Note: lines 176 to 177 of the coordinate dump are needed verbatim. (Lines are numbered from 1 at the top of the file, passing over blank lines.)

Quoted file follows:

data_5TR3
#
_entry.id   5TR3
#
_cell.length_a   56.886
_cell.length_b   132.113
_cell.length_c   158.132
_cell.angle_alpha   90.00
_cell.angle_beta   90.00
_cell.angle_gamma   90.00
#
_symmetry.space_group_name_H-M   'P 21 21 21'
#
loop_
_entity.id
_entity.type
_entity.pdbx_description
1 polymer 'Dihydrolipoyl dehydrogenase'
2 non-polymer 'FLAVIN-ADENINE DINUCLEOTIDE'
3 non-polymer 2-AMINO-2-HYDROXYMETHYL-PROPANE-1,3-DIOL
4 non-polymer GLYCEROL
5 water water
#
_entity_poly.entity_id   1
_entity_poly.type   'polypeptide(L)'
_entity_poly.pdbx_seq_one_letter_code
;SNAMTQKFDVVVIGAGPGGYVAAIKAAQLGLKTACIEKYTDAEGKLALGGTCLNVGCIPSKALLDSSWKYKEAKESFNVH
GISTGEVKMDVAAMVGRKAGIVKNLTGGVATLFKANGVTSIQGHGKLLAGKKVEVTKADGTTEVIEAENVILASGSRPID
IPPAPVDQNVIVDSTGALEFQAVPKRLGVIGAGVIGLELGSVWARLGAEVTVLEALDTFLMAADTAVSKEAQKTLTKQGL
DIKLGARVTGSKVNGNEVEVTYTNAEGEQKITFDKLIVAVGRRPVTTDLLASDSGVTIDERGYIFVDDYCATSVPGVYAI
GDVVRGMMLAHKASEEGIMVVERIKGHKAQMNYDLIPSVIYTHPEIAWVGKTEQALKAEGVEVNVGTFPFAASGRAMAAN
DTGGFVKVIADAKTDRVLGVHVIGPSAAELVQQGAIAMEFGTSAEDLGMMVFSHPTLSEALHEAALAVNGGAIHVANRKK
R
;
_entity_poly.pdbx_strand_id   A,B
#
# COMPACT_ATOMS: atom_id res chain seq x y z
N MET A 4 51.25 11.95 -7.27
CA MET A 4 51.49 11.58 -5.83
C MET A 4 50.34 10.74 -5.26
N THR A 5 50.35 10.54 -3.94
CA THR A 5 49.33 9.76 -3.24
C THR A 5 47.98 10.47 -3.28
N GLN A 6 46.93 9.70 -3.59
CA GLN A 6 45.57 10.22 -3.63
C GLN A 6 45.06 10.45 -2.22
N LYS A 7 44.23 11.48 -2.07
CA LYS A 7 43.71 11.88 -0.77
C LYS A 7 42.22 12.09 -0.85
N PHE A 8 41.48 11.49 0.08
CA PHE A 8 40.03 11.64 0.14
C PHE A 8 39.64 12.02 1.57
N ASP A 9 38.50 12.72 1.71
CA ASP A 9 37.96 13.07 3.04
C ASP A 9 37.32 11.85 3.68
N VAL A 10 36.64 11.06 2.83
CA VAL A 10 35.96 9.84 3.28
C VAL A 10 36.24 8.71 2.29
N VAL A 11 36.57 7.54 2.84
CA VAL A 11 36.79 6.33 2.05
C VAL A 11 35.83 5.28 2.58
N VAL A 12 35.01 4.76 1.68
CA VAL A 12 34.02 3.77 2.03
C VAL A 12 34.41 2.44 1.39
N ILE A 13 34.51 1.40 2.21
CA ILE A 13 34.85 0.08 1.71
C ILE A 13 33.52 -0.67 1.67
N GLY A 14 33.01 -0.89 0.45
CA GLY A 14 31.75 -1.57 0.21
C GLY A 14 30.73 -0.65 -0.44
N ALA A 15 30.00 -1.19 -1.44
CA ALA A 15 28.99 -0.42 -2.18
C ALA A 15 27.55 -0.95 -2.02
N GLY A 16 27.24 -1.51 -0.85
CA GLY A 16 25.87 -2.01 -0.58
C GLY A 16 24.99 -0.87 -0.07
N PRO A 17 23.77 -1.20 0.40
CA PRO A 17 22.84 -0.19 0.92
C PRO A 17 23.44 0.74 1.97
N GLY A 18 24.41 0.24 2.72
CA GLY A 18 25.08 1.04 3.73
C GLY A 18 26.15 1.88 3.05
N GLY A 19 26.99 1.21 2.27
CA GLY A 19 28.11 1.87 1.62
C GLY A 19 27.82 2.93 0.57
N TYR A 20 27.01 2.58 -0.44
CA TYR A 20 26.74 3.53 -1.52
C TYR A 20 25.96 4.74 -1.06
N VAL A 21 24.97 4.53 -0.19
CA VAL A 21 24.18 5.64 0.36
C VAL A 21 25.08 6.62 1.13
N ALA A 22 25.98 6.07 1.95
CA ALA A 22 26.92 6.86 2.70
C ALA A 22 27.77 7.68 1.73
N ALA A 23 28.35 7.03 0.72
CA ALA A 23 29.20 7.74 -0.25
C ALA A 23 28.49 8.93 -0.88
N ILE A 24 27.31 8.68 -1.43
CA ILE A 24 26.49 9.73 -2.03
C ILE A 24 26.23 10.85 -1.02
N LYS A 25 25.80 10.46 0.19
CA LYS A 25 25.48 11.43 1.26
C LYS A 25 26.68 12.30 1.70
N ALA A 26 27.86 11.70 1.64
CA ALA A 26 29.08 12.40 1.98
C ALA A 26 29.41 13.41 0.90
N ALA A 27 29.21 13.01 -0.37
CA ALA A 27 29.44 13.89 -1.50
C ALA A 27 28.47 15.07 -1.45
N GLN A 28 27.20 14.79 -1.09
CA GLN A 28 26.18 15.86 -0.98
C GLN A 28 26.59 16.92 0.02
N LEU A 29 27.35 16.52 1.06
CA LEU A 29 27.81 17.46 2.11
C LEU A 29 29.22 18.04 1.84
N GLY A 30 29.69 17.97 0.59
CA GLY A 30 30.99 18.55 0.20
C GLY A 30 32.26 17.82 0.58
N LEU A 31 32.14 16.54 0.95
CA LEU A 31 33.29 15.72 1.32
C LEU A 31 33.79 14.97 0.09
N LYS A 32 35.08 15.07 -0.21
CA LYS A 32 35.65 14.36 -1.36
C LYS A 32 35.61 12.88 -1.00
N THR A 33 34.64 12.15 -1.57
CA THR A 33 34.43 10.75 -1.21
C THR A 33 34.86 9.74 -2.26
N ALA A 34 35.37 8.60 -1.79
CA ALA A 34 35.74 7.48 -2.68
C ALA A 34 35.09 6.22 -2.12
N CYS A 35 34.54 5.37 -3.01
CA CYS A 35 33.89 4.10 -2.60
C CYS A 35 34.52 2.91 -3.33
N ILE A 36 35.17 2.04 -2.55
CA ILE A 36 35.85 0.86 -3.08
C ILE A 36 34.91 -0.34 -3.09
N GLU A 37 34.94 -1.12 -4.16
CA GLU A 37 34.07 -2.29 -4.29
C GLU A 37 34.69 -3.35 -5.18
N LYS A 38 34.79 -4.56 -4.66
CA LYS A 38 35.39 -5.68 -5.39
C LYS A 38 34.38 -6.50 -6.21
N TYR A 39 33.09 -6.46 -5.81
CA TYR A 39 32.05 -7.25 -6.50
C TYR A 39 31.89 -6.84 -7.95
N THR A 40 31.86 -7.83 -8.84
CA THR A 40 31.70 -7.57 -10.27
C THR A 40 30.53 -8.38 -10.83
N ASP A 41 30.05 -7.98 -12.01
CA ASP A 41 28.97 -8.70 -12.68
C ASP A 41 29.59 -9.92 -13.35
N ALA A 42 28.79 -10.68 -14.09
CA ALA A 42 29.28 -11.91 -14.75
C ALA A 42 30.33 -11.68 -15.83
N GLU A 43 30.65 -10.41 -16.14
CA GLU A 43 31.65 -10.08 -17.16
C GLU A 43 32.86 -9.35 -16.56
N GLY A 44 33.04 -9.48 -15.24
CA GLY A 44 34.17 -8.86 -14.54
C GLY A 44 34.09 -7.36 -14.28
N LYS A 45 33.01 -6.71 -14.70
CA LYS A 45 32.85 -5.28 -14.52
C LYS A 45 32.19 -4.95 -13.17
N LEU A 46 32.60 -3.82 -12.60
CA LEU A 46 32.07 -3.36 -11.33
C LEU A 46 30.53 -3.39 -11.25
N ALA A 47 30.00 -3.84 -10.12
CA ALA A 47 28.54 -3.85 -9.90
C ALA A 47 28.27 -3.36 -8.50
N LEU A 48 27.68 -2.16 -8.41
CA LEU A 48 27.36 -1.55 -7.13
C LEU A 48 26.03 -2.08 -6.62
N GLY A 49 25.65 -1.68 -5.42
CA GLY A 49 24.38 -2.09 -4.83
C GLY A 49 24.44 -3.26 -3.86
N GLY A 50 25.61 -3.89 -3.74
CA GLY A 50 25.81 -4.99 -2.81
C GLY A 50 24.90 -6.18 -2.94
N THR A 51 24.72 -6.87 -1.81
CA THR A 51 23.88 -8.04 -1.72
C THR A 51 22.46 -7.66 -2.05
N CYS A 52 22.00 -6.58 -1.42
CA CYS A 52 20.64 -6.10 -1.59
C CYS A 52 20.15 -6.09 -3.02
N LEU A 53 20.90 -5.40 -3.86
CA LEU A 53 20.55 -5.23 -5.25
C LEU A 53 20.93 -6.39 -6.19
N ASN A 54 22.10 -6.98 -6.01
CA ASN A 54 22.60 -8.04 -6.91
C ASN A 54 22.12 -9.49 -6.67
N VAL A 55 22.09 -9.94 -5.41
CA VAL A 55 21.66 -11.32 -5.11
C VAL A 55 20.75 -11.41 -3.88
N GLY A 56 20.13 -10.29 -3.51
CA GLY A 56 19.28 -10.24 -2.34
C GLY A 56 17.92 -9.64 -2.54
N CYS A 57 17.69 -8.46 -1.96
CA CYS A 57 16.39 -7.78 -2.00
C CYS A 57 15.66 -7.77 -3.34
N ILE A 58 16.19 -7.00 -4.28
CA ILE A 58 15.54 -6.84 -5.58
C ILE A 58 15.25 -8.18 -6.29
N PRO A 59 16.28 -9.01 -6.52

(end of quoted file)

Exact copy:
N GLY A 50 25.61 -3.89 -3.74
CA GLY A 50 25.81 -4.99 -2.81